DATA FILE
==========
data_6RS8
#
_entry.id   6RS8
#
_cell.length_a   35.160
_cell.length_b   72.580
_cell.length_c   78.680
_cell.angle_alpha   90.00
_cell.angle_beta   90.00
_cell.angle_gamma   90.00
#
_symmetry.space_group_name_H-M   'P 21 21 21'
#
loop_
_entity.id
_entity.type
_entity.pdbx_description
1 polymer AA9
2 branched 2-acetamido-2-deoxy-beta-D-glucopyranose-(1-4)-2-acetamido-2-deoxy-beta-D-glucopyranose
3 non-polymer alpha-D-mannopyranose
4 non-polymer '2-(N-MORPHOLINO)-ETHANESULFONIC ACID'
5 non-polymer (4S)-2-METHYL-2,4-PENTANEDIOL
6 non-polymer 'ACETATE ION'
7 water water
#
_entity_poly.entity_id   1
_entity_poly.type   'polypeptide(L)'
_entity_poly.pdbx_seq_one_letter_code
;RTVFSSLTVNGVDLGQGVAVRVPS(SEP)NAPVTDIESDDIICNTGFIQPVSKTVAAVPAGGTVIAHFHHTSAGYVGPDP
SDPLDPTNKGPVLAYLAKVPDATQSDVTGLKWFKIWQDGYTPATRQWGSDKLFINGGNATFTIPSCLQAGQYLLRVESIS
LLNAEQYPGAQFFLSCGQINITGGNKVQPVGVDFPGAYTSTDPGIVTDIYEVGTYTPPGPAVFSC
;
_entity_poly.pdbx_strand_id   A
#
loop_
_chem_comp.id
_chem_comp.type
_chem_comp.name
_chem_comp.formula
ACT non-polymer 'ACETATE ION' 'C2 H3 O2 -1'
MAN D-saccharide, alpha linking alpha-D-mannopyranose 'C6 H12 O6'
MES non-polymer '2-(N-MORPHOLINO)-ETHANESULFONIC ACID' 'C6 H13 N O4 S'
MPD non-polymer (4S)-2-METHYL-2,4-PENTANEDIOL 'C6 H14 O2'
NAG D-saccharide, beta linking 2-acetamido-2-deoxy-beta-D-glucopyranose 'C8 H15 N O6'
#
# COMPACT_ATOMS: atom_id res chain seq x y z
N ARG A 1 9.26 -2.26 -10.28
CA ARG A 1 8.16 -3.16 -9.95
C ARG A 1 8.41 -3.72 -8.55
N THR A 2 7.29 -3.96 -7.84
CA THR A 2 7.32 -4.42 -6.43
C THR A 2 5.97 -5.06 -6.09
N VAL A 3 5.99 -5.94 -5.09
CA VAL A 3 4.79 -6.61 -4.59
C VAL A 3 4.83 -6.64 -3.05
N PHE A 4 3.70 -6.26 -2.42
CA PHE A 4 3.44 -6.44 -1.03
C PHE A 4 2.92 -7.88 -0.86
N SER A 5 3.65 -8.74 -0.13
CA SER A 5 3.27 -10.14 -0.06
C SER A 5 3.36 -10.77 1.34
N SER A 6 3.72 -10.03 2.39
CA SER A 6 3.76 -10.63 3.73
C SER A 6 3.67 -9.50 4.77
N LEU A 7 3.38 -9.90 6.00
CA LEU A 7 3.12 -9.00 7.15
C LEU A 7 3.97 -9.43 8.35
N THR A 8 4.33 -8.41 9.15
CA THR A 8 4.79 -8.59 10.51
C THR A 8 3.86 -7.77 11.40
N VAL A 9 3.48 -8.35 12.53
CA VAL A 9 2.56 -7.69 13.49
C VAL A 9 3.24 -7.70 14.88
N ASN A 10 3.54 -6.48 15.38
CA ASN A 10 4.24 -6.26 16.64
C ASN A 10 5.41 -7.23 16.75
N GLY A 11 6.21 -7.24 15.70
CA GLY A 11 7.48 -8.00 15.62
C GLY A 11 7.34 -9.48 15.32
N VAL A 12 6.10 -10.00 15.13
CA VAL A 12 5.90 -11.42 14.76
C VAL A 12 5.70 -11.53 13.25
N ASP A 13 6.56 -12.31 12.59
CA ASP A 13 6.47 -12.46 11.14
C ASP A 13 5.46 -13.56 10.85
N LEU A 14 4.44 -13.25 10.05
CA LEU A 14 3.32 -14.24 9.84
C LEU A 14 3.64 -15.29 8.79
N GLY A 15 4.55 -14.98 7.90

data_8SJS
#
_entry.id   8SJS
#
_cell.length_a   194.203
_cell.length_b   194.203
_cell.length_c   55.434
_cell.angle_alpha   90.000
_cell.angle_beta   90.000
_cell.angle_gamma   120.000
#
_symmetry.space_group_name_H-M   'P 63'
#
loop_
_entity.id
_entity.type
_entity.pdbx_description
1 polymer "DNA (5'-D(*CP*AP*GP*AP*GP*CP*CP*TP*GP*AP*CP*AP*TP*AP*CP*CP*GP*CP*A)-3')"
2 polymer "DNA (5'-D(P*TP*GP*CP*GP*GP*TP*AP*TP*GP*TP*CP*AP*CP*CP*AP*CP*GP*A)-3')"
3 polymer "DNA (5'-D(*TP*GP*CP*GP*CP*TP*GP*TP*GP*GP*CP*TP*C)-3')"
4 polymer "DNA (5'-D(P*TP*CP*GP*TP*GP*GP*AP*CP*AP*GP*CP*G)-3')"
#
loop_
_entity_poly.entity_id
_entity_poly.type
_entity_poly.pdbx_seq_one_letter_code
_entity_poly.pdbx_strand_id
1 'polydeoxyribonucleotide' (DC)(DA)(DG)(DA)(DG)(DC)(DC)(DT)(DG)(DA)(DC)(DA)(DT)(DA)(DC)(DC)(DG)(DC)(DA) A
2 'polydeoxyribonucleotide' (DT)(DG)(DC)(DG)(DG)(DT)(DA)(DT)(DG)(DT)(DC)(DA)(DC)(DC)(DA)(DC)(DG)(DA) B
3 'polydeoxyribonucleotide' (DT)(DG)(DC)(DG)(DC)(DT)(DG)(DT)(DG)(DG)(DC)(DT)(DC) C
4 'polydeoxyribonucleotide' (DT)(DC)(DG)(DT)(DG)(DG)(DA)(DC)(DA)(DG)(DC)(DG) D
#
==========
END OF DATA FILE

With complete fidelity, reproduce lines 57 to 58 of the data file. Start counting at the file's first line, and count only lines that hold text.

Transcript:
CA PHE A 4 3.44 -6.44 -1.03
C PHE A 4 2.92 -7.88 -0.86